Lesson Plan: Heroes

Day 2/3: Language Arts

  1. Topic: Historical Heroes and Character Sketches
  2. Objectives: Students will be able to…
    1. Brainstorm and identify heroes of the past and be able to explain why they are heroes.
    2. Construct a character sketch and be familiar with a variety of resources.
    3. Create short presentations by taking on the character of their historical hero.
    4. Understand the connection of the heroes’ impact to their personal lives.
  3. Materials Needed:
    1. Books:
        i.Let it Shine:Stories of Black Women Freedom Fighters
ii.Lives of Extraordinary Women


    1. Visual items to play the character of Harriet Tubman
Eg) cotton, black painted face, whip, sugar lumps, old sack, map of her journey
    1. http://www@myhero.com
    2. http://www@myhero.com/New_Directory/directory_table.asp
    3. Rubric sketch
    4. Out of the Dust by Karen Hesse
  1. Strategies:
    1. Introduction—Dress up as Harriet Tubman and use visual materials that identify who she was, what she likes, and what she did. (This can be used with any hero of the teacher’s choice) Use the story short biography and character sketch of her to get ideas of the significant things that she is recognized for. (Click under the website http://www@myhero.com/New_Directory/directory_table.asp and go under lifesavers. Next click under Harriet Tubman and a character sketch will appear. The short story can be read from the book, Let is Shine: Stories of Black Women Freedom Fighters.) Talk about the time period she lived, the setting, how she was treated, and how she escaped. Illustrate to the students how she felt as a person enslaved by whites. Explain why she is considered a hero. Include famous quotes such as, “There was one of two things I had a right to, liberty or death; if I could not have one, I would have the other.” Make sure you use vivid language, which will enable the students to visualize her. (This will be a good introduction for Social Studies topic on Harriet Tubman.)
    2. Ask the class (in character) about why people consider Harriet (me) a hero. “You want to know why…you tell me.” Have open discussion about the contributions she made. What was her risk? (She risked her life countless times and helped rescue about 300 slaves by the Underground Railroad.)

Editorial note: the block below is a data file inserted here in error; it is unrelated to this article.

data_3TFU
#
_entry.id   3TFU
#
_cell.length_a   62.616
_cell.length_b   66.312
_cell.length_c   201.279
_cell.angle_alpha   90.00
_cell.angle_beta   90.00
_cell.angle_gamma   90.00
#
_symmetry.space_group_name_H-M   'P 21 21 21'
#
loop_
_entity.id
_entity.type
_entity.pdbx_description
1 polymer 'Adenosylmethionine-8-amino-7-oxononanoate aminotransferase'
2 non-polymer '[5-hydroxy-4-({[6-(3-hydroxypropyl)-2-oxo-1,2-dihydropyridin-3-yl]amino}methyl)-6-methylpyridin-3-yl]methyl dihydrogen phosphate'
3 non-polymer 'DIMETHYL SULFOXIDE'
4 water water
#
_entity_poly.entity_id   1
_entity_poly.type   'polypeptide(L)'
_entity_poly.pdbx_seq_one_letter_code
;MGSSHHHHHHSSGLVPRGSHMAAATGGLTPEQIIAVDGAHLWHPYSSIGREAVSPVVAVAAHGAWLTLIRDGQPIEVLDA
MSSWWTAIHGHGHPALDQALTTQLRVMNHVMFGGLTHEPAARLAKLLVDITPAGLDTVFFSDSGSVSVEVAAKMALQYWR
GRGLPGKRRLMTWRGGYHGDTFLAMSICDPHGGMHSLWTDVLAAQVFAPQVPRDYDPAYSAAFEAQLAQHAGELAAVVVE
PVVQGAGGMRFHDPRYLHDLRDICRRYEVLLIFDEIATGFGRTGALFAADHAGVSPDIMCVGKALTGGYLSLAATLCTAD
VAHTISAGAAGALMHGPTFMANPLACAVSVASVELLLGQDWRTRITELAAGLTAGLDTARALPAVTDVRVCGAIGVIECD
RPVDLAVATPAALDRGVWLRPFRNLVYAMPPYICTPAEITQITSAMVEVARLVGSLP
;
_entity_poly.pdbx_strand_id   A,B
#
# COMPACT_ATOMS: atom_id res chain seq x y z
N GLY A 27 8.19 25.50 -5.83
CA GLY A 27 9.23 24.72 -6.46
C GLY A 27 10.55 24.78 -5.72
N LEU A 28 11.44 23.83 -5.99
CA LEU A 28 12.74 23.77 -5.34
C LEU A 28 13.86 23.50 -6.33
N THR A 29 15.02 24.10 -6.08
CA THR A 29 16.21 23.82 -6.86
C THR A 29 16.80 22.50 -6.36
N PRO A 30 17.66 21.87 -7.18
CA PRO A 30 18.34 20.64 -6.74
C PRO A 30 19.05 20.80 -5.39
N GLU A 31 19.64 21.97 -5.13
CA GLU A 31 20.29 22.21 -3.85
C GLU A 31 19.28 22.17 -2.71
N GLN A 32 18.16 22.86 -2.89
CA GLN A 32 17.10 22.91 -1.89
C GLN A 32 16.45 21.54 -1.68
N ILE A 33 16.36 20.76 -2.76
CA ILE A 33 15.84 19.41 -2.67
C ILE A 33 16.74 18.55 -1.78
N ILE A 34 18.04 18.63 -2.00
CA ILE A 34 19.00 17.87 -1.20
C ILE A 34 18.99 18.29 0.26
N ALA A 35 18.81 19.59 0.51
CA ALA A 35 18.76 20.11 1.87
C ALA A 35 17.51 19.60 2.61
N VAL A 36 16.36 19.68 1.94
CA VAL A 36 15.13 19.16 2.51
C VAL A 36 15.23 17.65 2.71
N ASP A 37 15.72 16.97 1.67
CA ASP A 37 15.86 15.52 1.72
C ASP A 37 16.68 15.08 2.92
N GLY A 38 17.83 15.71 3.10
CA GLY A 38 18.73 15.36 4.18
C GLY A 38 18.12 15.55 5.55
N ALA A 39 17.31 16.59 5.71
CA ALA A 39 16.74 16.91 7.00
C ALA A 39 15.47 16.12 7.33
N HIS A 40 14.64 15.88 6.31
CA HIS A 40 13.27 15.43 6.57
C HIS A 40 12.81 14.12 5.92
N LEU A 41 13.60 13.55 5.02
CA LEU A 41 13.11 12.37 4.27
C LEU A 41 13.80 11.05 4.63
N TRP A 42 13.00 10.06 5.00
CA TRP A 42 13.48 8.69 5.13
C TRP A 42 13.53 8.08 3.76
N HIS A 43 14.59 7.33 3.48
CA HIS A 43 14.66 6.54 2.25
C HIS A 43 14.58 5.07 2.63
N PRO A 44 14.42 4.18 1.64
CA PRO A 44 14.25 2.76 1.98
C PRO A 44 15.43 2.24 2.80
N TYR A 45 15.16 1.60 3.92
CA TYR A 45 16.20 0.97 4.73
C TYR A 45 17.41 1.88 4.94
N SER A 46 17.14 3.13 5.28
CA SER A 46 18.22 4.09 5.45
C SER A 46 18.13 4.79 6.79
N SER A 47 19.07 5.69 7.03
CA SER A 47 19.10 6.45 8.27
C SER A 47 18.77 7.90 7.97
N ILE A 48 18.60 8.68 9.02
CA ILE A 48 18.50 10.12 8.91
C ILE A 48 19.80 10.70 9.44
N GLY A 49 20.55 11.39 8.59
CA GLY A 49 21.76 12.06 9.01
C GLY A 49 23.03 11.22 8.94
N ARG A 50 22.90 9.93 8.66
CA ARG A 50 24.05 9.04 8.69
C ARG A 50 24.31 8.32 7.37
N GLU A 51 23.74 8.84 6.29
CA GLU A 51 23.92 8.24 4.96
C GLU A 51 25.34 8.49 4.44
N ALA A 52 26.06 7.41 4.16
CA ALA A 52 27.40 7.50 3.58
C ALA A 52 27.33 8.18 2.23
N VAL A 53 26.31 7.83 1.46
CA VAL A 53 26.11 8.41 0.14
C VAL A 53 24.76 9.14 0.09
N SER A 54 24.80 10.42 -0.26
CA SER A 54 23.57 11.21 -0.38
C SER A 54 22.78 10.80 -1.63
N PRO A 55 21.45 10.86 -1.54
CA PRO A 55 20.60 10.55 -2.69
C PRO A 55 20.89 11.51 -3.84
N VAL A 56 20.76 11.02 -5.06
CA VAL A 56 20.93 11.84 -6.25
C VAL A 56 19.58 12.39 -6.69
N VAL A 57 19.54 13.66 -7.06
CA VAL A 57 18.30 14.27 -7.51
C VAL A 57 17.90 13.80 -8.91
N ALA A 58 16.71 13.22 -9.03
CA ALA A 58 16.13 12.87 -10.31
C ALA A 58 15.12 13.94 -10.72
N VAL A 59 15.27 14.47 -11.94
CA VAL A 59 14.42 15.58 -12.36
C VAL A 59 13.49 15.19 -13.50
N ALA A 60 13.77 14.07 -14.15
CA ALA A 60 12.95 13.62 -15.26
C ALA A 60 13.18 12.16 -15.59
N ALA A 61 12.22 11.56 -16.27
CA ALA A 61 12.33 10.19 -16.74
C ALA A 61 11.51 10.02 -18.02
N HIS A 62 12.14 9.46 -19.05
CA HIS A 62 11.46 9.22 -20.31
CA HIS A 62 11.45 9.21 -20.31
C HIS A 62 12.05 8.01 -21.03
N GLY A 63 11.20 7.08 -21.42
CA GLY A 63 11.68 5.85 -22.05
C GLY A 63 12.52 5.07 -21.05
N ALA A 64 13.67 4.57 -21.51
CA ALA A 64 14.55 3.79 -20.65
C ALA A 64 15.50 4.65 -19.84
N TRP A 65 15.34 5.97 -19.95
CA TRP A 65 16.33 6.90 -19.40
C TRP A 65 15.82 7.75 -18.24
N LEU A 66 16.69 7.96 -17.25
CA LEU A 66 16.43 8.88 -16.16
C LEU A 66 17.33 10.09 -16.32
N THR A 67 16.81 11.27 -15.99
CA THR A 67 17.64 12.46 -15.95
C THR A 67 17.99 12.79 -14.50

3. Read to the class a biography on a couple other heroes such as Eleanor Roosevelt, Joan of Arc, Sojourner Truth, Mother Teresa, or any other. (See under Lives of Extraordinary Women. Day1books.
    4. Mini-lesson--Character Sketch—Show examples of character sketches from the website: (Hint: Go to http://www@myhero.com, scroll down to directory, choose a category to discover more about that hero and research deeper into the person’s life). Allow them to explore through the books at the Hero learning center, or brainstorm about a historical hero that sparks their interest. Ask students what they know about character sketches. Things to include on their character sketch: -graphic organizer, resources used (at least 2), when did the person live, physical description, what events may have influenced his/her life, interesting facts about the person’s life and (or) famous quotes, accomplishment, how has the person influenced modern day lives, and how has the person impacted themselves. They also must include a picture of the hero and at least three visual aids for presentation. Encourage students to browse through various picture books on their hero.